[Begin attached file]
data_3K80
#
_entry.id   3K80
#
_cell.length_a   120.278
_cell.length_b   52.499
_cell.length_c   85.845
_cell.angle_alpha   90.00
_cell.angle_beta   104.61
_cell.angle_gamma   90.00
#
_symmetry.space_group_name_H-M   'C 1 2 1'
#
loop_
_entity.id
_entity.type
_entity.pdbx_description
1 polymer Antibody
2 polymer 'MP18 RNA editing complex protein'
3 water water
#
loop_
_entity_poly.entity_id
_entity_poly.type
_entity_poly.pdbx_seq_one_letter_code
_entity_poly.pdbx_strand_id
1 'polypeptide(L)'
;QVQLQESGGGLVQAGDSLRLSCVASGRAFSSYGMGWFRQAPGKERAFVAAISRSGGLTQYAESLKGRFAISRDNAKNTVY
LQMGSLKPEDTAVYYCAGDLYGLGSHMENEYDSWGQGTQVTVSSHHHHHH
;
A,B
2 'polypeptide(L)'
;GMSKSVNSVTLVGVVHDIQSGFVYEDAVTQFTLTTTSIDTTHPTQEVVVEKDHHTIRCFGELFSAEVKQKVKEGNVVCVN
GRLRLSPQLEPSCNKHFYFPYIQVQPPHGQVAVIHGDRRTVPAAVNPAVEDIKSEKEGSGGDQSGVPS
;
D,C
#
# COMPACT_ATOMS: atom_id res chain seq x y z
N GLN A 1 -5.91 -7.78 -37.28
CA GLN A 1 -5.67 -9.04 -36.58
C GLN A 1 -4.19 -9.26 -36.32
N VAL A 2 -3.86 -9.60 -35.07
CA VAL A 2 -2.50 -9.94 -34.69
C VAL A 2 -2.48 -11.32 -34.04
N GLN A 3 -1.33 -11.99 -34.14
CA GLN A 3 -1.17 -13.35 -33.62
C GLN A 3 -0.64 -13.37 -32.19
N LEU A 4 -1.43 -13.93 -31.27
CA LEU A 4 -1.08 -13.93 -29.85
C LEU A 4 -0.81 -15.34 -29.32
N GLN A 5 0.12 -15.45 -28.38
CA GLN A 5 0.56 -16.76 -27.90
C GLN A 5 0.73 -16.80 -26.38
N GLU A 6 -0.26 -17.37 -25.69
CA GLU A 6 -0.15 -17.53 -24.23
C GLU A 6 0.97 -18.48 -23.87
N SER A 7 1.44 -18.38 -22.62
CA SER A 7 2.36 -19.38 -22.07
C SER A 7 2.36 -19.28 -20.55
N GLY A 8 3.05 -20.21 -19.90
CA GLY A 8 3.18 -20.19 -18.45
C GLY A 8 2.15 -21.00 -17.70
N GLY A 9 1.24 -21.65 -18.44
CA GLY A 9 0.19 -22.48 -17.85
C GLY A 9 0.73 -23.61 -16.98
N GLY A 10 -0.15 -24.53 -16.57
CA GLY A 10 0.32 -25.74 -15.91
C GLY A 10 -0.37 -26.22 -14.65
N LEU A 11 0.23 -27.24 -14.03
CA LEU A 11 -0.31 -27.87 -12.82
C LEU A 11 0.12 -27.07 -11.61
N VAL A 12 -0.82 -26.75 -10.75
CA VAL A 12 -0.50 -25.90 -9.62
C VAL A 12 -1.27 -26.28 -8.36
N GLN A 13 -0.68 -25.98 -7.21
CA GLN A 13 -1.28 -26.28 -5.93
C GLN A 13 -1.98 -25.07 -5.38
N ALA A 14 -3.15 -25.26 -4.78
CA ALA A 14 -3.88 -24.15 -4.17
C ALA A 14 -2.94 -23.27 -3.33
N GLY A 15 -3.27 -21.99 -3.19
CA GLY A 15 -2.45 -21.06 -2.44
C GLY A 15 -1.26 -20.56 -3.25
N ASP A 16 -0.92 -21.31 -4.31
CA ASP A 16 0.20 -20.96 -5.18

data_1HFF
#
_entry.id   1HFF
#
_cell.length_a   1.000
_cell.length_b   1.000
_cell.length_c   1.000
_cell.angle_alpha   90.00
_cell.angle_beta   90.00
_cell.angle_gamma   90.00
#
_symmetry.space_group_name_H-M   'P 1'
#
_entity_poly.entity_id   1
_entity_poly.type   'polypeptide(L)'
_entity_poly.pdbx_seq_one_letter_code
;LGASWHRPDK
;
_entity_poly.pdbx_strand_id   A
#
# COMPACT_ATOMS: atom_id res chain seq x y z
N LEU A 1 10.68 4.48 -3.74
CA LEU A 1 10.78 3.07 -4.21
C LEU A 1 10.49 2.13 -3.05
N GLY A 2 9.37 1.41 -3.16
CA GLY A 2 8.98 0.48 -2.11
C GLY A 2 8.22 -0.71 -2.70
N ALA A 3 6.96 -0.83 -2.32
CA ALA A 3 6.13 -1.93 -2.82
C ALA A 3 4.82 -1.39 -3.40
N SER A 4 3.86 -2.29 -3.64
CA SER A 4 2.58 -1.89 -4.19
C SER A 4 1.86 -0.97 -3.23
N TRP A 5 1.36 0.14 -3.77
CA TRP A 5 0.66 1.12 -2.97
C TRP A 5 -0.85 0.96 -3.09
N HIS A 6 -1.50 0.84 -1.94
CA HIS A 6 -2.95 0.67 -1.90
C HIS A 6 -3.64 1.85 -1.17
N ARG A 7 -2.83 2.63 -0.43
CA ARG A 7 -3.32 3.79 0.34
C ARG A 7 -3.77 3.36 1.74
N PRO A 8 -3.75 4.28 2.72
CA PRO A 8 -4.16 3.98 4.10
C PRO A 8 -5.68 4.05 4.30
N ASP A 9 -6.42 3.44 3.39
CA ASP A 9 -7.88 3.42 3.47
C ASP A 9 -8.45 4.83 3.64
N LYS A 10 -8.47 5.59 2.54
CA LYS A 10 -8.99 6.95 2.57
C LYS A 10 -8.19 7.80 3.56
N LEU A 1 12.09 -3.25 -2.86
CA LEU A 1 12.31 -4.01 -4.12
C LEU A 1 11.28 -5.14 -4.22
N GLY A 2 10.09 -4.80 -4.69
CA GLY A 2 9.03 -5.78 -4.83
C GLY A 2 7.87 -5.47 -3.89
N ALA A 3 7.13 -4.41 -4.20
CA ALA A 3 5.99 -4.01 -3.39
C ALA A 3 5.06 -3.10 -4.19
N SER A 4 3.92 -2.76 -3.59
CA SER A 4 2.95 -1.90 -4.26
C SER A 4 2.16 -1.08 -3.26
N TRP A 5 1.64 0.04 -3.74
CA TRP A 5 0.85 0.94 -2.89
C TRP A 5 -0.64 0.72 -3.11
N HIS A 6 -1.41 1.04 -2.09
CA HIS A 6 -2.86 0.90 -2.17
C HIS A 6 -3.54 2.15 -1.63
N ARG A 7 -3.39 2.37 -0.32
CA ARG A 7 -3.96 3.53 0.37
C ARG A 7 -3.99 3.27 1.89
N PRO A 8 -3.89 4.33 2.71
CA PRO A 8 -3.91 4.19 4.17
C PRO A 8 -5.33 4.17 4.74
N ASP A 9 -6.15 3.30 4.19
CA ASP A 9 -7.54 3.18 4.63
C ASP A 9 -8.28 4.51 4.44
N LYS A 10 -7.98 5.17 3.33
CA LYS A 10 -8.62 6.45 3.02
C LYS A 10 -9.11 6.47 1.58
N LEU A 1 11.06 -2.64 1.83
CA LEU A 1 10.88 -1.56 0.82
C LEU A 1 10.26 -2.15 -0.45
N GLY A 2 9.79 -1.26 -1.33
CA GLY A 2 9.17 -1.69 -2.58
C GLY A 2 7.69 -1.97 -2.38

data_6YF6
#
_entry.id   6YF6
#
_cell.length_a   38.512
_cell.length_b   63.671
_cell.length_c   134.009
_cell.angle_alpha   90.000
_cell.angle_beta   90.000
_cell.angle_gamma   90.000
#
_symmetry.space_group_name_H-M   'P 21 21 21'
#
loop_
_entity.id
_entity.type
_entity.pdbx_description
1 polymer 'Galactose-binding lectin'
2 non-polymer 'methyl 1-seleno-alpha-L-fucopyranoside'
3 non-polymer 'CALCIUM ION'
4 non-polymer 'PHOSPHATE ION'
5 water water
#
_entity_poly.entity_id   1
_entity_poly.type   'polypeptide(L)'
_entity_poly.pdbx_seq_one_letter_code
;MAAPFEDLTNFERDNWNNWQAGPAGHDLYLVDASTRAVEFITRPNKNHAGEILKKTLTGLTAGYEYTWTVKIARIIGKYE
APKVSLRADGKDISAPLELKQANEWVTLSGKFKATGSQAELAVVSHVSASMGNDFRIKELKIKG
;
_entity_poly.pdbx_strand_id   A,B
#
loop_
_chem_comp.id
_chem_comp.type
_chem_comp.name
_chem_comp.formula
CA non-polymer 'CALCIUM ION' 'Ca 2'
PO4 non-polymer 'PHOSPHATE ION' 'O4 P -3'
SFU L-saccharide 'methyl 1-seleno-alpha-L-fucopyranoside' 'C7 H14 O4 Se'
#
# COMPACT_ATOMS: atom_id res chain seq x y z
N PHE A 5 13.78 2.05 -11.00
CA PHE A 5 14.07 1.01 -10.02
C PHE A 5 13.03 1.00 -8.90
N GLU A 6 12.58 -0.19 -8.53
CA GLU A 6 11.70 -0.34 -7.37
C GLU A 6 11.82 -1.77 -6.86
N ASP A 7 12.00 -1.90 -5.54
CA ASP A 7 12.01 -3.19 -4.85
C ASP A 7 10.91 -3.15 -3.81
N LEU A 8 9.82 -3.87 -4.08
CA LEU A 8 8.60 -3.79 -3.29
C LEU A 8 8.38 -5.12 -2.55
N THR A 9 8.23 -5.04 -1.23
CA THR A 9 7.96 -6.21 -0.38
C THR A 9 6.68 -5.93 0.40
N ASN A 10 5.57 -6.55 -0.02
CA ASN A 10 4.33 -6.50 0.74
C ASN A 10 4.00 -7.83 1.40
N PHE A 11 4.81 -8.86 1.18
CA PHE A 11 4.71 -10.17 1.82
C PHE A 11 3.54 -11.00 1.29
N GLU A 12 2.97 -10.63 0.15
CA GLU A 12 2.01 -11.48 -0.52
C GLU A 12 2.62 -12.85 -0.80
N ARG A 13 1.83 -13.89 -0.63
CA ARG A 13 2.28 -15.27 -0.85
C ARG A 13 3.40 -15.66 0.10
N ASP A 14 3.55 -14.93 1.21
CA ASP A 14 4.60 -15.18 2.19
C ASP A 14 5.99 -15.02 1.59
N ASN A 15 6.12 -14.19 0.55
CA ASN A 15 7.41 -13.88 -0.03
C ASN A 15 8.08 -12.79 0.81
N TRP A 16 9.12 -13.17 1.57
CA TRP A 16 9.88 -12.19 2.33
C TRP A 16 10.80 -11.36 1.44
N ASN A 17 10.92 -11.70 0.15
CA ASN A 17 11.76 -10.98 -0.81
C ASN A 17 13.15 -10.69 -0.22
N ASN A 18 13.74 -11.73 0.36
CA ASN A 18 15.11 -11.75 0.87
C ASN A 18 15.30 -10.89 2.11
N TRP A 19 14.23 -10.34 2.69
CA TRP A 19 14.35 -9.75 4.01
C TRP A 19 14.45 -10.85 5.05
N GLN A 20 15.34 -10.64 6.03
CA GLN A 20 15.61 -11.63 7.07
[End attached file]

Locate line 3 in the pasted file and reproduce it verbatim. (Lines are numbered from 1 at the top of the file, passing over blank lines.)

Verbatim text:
_entry.id   3K80